Why, the best number of randomly encountered monsters there is… is 101-500. As in, one-hundred-and-one through five-hundred gibberlings. I’m not even sure what the GM is supposed to roll for that many monsters… 1d100 + (1d4 x 100)? It’s the sheer ludicrous nature of the numbers that get to me, humor found in the seriousness of such an illogical idea.
Let’s roll back a step. This….
…is a gibberling. Technically plural, gibberlings, since there’s like thirty of them; so sue me. As you can sort-of tell from the picture, it’s one of many species of bipedal humanoid thugs that exist in D&D worlds for adventurers to hit until gold falls out. Kind of like giant, evil, people-shaped pinatas. Gibberlings are one of several niche bipedal humanoid thugs, like Xvarts and Crabmen, in that they’re both low-level and seldom used.
See, they’re evil bipedal subterranean monkeys, so you’re not going to run into them that often, by virtue that they’re only a threat to starting level adventurers who decide to head into the most dangerous place on earth. (A realm populated by Grimlocks, which are Morlocks, and the more-popular Subterranean Evil Humanoids who are mirror-images of their surface cousins: evil dwarves who can turn really, really big; evil mafia elves.) Also, because there are much more interesting evil subterranean humanoid thugs to run into than subversive monkeys, like the aforementioned evil mafia elves, or the various giant bugs with jagged hook-hands or shiny tough carapaces.
What we have here is a case of Gygaxian Naturalism; the attempt to create a viable ecological niche for fantasy world monsters—in essence, to paint a picture of a realistic, living world, where things exist for more than just game reasons—regardless of the fallacy of it all. Which brings us to the magic number, 101-500: yes, when diving into a cave to look for scrolls and magic gems, you and your tomb-looting compatriots face the possibility of running into hundreds upon hundreds of evil, subterranean monkeys.
What the game is saying is that these things can live in warren-like communities, deep underground, which are quite sizable; the 101-500 falls under the term “wave” (which is bigger than the more reasonable 20-100 horde—what the hell do you roll for that, 20d5?), making me think that “waves” represent militarized gibberlings used as fodder by the evil expanding dwarves and evil mafia elves. But let’s look at this from a realistic point of view:
- First off, they’re a Challenge Rating 1/3; three of them will be an average threat to a party of four fresh-off-the-boat dungeon delvers, while six would be oppressive odds the plucky heroes might not overcome. In other words, around 75% of the time they’ll be a pushover challenge, save for the occasional good roll, or use of tactics a creature with Intelligence 5/Wisdom 7 shouldn’t know.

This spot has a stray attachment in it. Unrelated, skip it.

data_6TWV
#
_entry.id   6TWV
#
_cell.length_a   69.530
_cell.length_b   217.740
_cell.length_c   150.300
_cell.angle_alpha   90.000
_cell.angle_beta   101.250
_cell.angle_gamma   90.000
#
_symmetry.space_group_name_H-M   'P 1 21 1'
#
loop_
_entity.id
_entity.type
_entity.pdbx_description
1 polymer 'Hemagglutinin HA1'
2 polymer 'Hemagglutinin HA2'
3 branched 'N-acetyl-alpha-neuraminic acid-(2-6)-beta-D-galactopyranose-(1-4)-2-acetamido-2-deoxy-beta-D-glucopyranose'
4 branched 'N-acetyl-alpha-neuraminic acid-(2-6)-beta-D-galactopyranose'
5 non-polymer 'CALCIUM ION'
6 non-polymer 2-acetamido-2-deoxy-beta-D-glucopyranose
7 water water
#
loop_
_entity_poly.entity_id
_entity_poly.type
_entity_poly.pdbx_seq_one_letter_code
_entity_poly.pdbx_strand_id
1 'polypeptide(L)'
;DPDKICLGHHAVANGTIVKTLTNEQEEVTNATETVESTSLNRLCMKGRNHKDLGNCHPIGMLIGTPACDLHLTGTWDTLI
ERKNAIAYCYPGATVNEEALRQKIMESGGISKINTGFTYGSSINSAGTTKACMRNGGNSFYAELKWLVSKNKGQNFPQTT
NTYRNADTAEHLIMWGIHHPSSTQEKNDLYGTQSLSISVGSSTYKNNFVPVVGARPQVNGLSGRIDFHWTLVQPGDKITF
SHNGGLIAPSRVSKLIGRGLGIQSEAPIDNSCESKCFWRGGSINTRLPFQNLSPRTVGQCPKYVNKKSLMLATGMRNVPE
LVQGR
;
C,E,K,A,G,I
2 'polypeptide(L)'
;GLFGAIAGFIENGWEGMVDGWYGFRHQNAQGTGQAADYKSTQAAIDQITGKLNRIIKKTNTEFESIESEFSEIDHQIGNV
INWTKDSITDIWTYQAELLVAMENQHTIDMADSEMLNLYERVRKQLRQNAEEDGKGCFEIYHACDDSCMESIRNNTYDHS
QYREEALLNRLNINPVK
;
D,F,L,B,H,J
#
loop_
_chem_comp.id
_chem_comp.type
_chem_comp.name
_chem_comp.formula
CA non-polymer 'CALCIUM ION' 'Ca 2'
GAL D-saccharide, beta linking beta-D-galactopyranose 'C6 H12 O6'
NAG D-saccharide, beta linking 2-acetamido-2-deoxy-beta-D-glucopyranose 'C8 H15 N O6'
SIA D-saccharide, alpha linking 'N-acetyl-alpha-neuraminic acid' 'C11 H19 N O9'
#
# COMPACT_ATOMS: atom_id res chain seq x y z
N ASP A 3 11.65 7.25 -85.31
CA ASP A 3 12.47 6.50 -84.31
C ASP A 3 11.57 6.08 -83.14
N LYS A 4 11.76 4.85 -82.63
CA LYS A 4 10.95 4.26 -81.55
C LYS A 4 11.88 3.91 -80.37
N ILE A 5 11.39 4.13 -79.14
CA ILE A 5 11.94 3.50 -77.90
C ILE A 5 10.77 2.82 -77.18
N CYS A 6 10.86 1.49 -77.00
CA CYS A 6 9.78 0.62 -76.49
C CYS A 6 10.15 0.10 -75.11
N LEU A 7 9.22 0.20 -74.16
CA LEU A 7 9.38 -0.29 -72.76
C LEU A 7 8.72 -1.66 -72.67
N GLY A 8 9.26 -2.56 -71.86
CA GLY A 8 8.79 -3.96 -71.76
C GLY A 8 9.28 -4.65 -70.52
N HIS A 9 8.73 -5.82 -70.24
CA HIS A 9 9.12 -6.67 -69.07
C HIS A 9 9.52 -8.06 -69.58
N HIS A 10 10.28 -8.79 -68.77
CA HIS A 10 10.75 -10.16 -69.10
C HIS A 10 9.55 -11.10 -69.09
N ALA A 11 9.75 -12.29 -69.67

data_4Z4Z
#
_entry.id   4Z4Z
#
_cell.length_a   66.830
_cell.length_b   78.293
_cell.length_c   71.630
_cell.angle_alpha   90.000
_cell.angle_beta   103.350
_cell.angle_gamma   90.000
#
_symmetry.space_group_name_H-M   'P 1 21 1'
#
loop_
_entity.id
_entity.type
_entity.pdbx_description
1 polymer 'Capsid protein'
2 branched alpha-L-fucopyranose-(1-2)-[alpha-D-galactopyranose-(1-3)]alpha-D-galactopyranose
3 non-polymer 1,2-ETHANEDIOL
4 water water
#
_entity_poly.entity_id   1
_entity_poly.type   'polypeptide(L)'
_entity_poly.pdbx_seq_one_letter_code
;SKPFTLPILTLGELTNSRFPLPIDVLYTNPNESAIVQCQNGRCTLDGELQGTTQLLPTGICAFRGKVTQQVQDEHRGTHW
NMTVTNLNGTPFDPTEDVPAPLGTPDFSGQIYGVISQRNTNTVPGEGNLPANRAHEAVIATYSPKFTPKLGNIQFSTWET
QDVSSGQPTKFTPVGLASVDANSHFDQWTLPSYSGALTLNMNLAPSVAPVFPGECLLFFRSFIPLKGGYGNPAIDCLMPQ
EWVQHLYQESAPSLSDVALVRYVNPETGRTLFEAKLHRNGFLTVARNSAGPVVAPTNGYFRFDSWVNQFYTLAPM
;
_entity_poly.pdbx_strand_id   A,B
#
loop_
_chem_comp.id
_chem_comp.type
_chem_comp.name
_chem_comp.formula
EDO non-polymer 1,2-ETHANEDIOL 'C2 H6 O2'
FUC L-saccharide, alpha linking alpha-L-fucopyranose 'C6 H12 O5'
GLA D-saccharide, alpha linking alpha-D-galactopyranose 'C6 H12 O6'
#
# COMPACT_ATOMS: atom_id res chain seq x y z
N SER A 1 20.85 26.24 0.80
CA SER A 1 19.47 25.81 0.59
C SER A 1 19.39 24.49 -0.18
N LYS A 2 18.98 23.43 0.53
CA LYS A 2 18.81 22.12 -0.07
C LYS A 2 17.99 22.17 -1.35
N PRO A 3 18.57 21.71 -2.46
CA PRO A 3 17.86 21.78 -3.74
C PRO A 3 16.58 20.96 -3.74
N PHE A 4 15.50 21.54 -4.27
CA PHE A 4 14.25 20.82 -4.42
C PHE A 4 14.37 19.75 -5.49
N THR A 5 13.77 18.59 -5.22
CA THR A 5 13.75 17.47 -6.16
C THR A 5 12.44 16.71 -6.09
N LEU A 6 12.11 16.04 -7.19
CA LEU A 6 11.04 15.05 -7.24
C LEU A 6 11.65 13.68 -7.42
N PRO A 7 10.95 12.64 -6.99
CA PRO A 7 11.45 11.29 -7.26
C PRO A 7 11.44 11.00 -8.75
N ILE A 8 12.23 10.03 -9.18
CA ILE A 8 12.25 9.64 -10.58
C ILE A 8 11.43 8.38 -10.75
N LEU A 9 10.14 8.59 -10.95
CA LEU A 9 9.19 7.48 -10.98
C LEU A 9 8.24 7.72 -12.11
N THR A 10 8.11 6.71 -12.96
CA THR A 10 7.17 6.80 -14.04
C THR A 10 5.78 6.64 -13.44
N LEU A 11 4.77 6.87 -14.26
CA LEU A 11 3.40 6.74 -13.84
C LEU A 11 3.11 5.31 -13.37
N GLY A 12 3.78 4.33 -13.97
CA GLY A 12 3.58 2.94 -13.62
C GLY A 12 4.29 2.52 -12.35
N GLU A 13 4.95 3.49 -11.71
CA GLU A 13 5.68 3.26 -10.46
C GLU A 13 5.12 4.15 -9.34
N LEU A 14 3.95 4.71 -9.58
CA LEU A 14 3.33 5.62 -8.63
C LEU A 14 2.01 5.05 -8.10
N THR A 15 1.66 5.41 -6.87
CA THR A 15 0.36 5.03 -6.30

- Next, after slaying the first sixty of these, the players will inevitably gain some more character levels and see their abilities increase; thanks to D&D’s odd balancing structure, 2nd-level characters will slice through these things like butter, unless they’re threatened by dozens at a time and whittled down by lucky gibberling critical hits.
- As a related note to the above, there’s no way to increase the potency of a gibberling. These things are dumber than cavemen, so they can’t do what Orcs, Lizardfolk, even Goblins can do: the GM can give those races class levels, both to represent deadlier threats, and to keep them on-par with the characters. Gibberlings are stupid bestial monsters, with no way of advancement, so they’ll always be the same weak, 6-hp, starting-level monster depicted in the book… barring GM fiat (giving them class levels anyways, even though it doesn’t make sense, or giving them Templates to buff up their stats).
- But wait! The GM has rolled 500 of these damn things, and you can’t walk away from this hive of villainy—at least, until the treasure’s been found—so you’re stuck grinding out creatures which are almost a passable threat at first, then a pushover the further you progress into their ranks. They’re not a threat except in droves, or if they attack you while recuperating or whatnot. There are plenty of options, I’ll grant, but… they’re low-intelligence sub-humans.
- Lastly: who the hell wants to sit around and fight up to five-hundred of the same, basic, starter-level monkey thugs? Aren’t there more interesting things for your characters to do? Loot long-lost temples Indiana Jones-style; start a political intrigue and instigate civil war; join the army and fight waves of Karnathi undead; corner the markets on sheep farming and take down the corrupt fleece merchants tyrannizing honest and hard-working shepherds o’er the countryside…
My point being the sheer logistical headaches and infeasibility makes me wonder why they bother to include these kinds of values in the books. With many humanoids, I can understand the horde/wave theory; Red Hand of Doom was a fantastic one-book campaign, with mid-level players struggling to rally the land and use guerrilla tactics to whittle down an army of thousands of leveled Orcs ready to steamroll the planet. But with static monsters like gibberlings, there’s no point—or incentive, for either players or GMs, unless they love pointlessly one-sided combats—since they have a dwindling degree of challenge, offer marginal rewards (both tactically and in treasure), and killing hundreds of these things would take forever. Like, months, unless the GM rolled low, or you play really long and really often.
Roughly the same amount of time you could use to run… I don’t know, Red Hand of Doom?